Boltgun4slavecattle: the point is that it negatively impacts Stanford and other Stanford students when some greeks (and non-greeks, of course) drink so much that they need to go to the hospital.  First of all, Stanford is liable, so they need to pay more lawyers and create offices like OAPE and pay administrators to chastise fraternities, which affects everyone’s tuition.  It also doesn’t reflect well on Stanford when these things happen on campus, which hurts the school’s reputation and by transitivity my reputation.  I don’t care if people abuse alcohol and they take responsibility for it and it doesn’t impact me (well, I want them to get help, but I’m not upset).  But its ridiculous that greeks see Stanford as infringing on their ‘right’ to have fun.  Why should they get a house if the way they use it negatively impacts the campus?  Because they have had it for 40 years?  Because their alumni donate a lot to Stanford?  Because they are having fun?  I don’t think those are good reasons.  They aren’t entitled to housing or university funding, and there are other students and student groups who are more deserving but are missing out.  

    In response to the whole ‘Stanford is not letting us have fun’ argument, is it really fun to get transported to the hospital? I do drink, but the couple of times I’ve vomited as a result of alcohol I was not having fun, and I can’t imagine that paying for the ambulance would be fun either.  Is the type of gendered culture that supports sexual assault fun?  Certainly not for those assaulted or those who live in fear of assault, but I also don’t think those who assault are having a lot of fun either.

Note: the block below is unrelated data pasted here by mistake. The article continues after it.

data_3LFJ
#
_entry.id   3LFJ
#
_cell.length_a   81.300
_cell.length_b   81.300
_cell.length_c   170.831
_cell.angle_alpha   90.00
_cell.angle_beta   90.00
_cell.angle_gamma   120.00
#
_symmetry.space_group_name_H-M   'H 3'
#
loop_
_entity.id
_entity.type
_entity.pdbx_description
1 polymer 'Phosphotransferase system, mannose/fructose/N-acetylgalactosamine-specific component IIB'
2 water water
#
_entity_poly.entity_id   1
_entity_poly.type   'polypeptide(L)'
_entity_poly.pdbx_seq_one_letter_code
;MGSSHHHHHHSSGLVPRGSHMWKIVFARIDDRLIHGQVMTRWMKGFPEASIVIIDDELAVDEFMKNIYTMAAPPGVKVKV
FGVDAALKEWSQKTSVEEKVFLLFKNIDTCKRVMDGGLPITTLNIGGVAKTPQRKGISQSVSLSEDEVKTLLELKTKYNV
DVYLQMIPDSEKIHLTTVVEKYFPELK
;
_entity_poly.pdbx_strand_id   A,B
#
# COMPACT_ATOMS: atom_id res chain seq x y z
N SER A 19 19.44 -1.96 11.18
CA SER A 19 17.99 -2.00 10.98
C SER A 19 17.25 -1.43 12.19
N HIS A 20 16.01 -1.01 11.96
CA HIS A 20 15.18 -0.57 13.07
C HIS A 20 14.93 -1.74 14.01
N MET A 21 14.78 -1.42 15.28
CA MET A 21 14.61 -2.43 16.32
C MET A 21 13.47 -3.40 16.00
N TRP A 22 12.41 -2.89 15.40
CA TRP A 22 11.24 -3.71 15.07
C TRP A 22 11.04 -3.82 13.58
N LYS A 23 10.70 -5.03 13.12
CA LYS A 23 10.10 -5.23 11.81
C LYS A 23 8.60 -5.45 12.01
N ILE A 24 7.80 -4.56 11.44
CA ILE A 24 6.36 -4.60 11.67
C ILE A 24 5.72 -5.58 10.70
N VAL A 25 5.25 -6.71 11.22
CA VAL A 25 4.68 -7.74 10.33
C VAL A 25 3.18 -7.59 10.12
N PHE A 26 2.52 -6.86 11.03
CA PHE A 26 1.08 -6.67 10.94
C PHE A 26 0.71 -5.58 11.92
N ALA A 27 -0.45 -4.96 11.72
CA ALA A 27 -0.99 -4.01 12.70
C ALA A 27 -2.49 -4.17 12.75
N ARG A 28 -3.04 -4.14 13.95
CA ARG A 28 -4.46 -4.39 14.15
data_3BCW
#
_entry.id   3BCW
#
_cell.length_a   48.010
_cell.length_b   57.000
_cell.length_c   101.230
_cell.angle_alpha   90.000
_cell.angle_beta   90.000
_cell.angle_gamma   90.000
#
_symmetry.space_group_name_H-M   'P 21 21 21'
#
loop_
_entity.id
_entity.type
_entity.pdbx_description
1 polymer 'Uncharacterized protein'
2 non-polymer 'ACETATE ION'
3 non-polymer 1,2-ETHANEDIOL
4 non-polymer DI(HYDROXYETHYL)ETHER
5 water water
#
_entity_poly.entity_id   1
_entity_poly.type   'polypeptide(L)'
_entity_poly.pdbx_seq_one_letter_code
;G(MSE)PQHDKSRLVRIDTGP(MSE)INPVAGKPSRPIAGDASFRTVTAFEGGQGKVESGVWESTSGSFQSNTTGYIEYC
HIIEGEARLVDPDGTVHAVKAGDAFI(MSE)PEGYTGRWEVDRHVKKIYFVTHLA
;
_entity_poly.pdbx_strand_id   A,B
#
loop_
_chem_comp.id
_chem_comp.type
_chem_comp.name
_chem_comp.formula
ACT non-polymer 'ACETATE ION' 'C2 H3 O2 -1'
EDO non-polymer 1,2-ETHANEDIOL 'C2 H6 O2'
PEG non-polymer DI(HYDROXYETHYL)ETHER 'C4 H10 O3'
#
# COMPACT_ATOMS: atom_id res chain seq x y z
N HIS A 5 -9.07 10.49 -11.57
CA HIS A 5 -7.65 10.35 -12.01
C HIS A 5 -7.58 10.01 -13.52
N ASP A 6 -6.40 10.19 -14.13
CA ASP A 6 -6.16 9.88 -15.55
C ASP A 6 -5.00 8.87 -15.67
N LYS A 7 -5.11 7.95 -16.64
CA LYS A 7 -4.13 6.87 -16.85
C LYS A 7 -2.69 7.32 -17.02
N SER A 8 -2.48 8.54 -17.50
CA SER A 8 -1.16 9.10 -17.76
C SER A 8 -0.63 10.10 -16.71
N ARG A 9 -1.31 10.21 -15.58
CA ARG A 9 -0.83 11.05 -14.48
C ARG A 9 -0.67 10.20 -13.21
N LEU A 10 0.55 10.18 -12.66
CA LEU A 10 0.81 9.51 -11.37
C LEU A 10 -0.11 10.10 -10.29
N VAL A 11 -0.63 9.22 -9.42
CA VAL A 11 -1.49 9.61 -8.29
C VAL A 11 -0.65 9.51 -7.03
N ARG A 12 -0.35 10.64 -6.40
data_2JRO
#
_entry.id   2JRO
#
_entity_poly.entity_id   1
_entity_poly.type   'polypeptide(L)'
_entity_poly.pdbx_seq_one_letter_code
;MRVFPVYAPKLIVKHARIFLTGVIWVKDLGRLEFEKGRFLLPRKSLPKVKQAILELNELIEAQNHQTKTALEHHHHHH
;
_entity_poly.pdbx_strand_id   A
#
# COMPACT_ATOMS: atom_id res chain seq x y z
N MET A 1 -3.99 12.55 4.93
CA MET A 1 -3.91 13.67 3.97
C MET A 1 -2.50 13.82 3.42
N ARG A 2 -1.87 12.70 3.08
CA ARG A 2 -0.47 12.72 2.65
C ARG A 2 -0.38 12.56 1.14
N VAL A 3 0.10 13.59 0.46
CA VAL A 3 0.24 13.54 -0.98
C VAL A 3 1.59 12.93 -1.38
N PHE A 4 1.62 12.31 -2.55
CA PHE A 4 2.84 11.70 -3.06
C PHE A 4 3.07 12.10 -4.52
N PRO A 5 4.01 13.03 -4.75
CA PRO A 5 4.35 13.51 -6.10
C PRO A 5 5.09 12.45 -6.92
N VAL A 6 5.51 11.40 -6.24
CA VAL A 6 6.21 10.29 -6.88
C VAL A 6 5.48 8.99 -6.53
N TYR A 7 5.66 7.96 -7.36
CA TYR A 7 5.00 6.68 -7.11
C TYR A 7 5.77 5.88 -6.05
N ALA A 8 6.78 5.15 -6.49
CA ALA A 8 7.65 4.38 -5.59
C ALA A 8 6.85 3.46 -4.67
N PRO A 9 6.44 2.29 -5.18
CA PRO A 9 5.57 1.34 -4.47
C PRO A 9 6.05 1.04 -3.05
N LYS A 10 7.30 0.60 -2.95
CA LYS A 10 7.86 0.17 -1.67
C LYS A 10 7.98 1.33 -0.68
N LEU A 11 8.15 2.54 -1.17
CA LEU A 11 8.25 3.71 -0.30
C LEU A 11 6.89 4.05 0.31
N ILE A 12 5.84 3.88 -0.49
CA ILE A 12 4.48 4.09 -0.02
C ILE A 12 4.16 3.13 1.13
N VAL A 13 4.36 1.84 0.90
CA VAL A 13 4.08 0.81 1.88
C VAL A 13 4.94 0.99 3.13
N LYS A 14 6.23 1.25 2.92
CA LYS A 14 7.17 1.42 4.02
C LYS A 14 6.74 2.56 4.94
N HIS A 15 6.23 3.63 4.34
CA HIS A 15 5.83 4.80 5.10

• Interarbeiter

    You must not go to Stanford; in my four years here, I have never seen nor heard of even a small group of students that “support sexual assault.” 

    That includes every single member of the Greek community that I have met.

  • My Thoughts

    Regarding Greek members supporting sexual assault, I don’t know if that is the case, but I have heard multiple stories of the ways with which some fraternities on campus objectify women.  Doesn’t one frat require pledges to invite women and girls found online to parties with the sole intention in mind of having sex with them?  Obviously that is at the extreme end, but judging by the people I know in the fraternity system (and this doesn’t hold true for all frats), they are on the whole more intolerant of gender and sexual orientation.  And I think the Greek system only magnifies that mindset.

    Regarding drinking, as a freshman RA I can attest that bid week was awful, and this applies to both fraternities and sororities.  It really left a sour taste in my mouth: the very first non-dry experience my residents had in their respective fraternities or sororities often resulted in extreme and reckless drinking behavior.  Surely the Greek organizations are to blame for that, whether by forcing members to drink or by creating an overwhelming social pressure to do so. 

    Let’s not kid ourselves: the majority of these are not philanthropy organizations, they are social collectives who overwhelmingly view alcohol as the desired means to achieve their social ends.  Any philanthropy aim is second in importance: no one joins Sigma Nu because the proceeds from Snowchella help sufferers from HIV/AIDS in Tanzania. 

    Frankly I would be concerned if ResEd allowed this behavior to continue.  It is not a problem internal to the Greek system, as “Greek” suggests by writing “if you don’t like the Greek system, you have the option not to participate.”  It affects the entire campus, from freshman residences and staff members to the status of our university as offering a safe and tolerant environment.